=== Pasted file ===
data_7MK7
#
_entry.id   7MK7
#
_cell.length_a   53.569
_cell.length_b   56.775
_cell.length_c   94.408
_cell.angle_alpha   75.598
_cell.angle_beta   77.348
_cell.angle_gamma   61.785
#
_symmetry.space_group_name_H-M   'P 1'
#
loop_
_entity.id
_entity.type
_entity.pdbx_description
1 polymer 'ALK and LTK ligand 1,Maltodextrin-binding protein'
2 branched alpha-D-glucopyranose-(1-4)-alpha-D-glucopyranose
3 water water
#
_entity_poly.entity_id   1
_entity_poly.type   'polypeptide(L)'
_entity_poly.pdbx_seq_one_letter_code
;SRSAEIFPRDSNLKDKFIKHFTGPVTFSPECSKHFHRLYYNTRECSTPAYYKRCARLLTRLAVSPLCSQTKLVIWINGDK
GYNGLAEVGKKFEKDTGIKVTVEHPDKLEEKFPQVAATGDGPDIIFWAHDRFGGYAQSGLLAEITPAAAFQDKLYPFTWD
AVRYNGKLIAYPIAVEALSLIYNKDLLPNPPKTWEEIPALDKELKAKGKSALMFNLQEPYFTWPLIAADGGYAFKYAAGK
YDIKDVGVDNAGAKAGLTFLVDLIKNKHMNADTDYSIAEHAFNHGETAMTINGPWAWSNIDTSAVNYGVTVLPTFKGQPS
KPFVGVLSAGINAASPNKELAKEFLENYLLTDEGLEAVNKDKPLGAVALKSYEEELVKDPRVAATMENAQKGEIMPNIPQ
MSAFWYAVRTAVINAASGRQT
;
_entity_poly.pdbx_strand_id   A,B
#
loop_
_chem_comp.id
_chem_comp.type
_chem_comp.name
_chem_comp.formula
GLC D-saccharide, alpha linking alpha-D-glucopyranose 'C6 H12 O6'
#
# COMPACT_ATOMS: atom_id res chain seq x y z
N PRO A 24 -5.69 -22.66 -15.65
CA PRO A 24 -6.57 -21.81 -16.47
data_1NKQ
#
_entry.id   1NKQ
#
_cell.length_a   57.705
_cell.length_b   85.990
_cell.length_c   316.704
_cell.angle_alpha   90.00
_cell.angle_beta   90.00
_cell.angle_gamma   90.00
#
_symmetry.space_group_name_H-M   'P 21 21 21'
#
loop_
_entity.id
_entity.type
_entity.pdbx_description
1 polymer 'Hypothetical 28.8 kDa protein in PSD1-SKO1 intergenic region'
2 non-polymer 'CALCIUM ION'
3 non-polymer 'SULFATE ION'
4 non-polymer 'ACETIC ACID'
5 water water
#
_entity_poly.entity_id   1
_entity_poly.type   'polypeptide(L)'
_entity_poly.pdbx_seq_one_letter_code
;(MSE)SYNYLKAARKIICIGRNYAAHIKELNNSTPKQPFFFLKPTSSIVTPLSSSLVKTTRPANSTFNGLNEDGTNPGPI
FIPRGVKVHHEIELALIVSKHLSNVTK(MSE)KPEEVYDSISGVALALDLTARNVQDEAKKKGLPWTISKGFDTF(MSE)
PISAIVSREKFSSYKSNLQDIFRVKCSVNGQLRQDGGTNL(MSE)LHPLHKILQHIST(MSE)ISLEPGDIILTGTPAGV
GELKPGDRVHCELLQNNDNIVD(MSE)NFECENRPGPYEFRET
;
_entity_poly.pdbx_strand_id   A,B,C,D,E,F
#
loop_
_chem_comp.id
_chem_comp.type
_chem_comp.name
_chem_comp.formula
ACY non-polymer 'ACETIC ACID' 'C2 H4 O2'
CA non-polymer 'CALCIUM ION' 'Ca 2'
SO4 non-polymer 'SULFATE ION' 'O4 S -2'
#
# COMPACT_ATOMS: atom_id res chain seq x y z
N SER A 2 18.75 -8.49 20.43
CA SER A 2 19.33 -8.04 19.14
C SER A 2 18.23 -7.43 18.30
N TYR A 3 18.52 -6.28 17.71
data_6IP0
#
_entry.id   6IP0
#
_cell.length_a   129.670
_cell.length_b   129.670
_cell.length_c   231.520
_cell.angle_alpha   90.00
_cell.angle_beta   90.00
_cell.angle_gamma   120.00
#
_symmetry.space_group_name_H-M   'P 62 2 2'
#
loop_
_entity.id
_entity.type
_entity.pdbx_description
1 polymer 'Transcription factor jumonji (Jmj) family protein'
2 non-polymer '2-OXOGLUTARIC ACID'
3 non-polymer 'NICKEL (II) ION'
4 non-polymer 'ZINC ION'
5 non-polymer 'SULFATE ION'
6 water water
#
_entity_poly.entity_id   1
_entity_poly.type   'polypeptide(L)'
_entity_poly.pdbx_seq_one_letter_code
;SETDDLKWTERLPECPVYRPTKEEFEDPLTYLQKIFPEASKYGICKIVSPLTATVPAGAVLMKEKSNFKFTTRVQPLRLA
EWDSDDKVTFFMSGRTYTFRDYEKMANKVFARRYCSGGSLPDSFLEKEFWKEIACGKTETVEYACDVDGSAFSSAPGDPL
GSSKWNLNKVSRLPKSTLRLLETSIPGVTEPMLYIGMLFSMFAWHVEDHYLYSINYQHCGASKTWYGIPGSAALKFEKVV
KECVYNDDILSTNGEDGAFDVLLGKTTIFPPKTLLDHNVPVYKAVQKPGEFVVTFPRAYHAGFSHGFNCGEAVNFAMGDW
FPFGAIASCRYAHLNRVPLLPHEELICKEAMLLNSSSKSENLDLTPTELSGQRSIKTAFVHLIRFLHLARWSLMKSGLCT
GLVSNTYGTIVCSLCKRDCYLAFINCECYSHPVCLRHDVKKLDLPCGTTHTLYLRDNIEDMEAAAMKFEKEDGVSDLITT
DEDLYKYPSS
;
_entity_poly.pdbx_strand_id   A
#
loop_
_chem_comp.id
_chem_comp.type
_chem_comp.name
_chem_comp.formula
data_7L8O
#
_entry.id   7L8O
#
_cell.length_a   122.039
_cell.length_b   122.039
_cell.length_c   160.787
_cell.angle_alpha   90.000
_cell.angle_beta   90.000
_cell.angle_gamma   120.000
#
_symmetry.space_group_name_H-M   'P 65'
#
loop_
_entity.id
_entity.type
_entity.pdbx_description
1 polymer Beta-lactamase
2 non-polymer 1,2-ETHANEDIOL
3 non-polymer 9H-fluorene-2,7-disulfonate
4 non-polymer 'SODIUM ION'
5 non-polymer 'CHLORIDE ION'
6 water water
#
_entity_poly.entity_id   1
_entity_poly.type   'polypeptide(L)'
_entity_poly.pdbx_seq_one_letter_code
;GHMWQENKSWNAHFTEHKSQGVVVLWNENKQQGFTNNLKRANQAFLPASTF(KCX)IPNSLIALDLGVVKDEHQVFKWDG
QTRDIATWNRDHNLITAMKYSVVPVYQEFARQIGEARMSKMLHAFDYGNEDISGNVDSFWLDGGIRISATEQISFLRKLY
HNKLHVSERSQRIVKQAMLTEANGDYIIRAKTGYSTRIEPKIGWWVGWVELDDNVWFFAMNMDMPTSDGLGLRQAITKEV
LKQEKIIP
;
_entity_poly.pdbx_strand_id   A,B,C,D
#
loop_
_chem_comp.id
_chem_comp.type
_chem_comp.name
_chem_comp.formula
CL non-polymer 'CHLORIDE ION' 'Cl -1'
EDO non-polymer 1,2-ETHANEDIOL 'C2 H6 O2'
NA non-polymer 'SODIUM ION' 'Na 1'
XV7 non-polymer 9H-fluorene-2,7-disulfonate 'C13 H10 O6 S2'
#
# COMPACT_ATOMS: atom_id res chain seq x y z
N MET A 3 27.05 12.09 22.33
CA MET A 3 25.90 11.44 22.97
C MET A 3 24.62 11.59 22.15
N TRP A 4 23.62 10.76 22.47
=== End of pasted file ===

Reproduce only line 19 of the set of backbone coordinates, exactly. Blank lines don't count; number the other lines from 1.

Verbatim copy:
2 branched alpha-D-glucopyranose-(1-4)-alpha-D-glucopyranose